The apparel chain filed for bankruptcy in January and closed its e-commerce site and stores.
The luxury retailer enables its sales staff to create custom boutique pages for online shoppers.
With nearly 92 years of experience under its belt, Saks Fifth Avenue knows the best way to please its upscale clientele is with personal service. Its sales associates now are shifting toward delivering personalized service via what the company calls its most-trafficked sales channel: Saks.com.
New technology from retail software provider SalesFloor Inc. enables Saks sales associates to create customized Saks.com boutique pages that contain shopper-specific assortments of Saks merchandise, accessible through a dedicated URL. That means Saks associates can connect with new and existing customers online, sharing handpicked merchandise and style expertise via live chat, email or scheduled appointments.
Saks began testing the online service in mid-2015, expanded it during the holiday shopping season and rolled it out in February. The program is already paying for itself, says Joe Milano, Saks’ senior vice president, general manager, digital retail and e-commerce. He declined to reveal specific sales figures, but he tells Internet Retailer the program is performing “better than we hoped. It’s a positive ROI out of the gate for us,” he says. “We believe it has paid for itself several times over already.” Saks is owned by Hudson’s Bay Co., No. 97 in the Internet Retailer 2015 Top 500 Guide.
Saks associates also can showcase their online storefronts to customers through email and social media tools built into a mobile app. “Today's all-channel customer wants a high level of service, regardless of channel,” Milano says. “When it comes to luxury shopping, there is no substitute for the personalized experience offered by a knowledgeable Saks associate.”
Nordstrom is another retail chain using mobile technology to connect shoppers and sales associates. In mid-2015 the merchant, No. 19 in the Top 500, launched a program called TextStyle at its 116 U.S.-based stores. TextStyle makes use of Nordstrom’s trained associates and combines the program with web ordering in an effort to increase sales.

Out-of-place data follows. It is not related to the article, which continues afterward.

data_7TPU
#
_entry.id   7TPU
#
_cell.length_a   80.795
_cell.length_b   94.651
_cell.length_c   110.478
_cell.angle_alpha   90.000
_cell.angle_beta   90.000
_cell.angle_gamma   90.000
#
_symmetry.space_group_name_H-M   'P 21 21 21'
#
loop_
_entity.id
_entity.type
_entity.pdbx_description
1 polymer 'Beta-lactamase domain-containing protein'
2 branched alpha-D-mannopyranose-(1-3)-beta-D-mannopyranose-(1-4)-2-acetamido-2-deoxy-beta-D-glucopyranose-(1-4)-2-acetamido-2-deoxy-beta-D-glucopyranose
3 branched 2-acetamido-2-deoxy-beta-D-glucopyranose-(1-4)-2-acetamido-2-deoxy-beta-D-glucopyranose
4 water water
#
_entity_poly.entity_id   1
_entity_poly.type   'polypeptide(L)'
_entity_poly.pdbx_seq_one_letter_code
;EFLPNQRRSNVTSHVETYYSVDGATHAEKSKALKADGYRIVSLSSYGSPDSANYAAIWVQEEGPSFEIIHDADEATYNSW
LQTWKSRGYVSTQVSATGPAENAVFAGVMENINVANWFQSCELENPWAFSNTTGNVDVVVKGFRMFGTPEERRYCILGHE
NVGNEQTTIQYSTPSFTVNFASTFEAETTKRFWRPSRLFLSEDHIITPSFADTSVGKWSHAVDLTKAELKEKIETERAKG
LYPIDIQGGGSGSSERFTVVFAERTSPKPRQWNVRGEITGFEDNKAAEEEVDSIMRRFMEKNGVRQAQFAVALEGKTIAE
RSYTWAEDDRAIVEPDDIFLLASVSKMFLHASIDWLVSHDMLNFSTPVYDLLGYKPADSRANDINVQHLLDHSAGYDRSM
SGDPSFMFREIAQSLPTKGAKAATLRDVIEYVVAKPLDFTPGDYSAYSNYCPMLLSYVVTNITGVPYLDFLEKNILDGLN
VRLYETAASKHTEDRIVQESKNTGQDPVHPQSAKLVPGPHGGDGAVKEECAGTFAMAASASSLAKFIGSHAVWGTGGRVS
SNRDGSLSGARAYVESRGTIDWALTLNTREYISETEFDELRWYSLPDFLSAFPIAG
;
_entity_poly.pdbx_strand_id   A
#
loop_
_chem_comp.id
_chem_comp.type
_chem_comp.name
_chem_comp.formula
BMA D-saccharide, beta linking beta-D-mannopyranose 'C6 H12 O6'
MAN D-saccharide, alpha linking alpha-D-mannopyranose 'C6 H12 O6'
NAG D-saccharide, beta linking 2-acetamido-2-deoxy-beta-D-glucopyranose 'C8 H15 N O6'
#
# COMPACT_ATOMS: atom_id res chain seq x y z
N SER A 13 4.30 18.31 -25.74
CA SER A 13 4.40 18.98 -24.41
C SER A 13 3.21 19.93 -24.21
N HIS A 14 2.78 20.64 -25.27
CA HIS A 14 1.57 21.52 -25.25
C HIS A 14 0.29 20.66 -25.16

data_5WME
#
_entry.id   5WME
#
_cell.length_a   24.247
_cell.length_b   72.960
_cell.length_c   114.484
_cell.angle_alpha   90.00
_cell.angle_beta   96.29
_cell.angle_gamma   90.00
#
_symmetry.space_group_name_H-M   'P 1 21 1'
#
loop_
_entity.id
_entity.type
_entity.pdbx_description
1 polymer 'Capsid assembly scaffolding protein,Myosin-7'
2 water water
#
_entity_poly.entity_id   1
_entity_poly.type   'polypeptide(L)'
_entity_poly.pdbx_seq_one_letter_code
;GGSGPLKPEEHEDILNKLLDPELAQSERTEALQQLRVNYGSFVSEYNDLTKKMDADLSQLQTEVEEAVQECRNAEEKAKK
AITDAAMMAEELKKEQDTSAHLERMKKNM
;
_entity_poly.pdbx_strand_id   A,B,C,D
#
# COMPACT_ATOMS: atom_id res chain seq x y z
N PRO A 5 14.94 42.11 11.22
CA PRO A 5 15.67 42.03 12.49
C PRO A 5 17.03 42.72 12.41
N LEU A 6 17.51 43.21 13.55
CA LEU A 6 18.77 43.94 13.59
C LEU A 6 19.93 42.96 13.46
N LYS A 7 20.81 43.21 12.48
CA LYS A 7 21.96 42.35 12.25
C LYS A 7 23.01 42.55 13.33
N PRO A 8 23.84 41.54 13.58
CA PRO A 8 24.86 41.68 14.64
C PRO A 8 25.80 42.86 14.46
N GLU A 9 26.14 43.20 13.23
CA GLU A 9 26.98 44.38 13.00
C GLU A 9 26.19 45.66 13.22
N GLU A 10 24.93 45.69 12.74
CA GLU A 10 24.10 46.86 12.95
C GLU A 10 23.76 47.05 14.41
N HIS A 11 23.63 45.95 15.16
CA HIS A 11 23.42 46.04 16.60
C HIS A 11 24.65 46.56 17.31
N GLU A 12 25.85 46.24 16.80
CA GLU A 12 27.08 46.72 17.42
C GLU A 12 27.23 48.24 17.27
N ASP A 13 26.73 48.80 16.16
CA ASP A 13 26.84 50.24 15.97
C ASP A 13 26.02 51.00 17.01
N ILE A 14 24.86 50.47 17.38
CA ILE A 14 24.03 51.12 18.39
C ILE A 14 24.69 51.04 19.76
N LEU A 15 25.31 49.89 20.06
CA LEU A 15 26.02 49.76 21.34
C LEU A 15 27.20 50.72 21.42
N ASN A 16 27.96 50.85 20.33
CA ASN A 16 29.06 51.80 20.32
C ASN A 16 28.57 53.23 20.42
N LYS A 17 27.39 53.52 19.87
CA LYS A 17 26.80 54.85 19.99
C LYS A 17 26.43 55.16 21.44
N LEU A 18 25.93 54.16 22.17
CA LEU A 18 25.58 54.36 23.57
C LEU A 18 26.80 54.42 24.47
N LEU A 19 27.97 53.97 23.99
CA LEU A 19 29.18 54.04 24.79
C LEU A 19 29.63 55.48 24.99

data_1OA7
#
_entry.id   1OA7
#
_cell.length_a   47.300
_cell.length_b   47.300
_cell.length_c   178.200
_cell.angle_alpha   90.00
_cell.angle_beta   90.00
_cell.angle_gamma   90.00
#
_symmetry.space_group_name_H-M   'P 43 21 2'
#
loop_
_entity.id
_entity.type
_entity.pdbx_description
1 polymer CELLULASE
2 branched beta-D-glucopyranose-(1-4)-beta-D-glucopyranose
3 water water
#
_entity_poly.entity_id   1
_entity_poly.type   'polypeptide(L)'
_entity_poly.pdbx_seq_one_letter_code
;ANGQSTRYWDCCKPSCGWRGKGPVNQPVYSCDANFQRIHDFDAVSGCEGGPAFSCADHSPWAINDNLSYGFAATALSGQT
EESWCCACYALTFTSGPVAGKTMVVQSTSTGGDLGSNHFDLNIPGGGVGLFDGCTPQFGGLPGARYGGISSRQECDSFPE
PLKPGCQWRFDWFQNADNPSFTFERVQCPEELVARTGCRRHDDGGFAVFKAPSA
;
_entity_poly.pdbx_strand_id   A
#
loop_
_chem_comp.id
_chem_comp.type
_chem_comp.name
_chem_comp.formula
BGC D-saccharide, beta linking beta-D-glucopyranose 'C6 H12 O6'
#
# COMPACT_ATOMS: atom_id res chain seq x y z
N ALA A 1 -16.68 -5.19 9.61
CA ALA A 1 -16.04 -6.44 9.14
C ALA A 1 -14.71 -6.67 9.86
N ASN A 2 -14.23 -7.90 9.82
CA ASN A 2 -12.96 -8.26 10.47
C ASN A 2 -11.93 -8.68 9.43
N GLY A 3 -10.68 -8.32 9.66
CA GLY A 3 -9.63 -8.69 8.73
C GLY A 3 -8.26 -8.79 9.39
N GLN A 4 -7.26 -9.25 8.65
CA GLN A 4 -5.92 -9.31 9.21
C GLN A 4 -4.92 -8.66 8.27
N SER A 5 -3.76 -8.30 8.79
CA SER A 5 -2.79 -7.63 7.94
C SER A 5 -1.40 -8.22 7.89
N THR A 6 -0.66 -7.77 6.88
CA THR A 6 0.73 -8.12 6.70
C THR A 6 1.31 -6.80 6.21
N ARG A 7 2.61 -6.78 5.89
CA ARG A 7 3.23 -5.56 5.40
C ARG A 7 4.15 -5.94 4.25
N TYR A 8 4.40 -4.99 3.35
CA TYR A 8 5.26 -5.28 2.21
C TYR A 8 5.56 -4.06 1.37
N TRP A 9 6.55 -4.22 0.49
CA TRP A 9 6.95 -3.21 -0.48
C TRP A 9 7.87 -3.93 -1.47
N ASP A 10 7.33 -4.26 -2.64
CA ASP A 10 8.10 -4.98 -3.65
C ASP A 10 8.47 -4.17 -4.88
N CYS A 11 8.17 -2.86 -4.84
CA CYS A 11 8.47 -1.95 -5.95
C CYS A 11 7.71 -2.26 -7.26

To use the shopping program, a consumer opts in to Nordstrom’s Next texting service. Using Next, a shopper can send a store sales associate information on items she is seeking. The salesperson can look for an item that fits the bill and then send her a private text message with a description or photo of a product. If the customer likes any of the recommended items, she can purchase by replying "buy" and entering a unique 10-digit code. The purchase is completed using the customer's Nordstrom.com account information and items ship directly to the customer.
Nordstrom developed the text-based shopping program with mobile technology company Twilio.
“TextStyle is an important step forward in our continued efforts to develop ways to serve customers on their terms," said Jamie Nordstrom, president of stores.
Neiman Marcus also has established personalized online shopping on its website, giving shoppers options to connect with a specific associate or personal shopper in a nearby store via live chat or email, and make an appointment.
The retail chain (No. 43) keeps close track of shopper behavior and buying patterns to present the most relevant products. “We are able to associate substantially all browsing behavior on our digital platforms with unique individuals,” the company stated in its August IPO filing. “By aggregating this data and employing advanced analytics, we are able to generate a single view of these customers' engagement with our brands. We utilize this data to enhance the interactions with our customers when they are in our stores and personalize the presentation of merchandise to our customers when they shop online.”
And with good reason: Neiman Marcus says its data shows that 75% of all luxury spending is digitally influenced.
Saks’ Milano says the best connection to its shoppers is through sales associates, both in stores and online. The new program is a way to “humanize” the web channel, he says.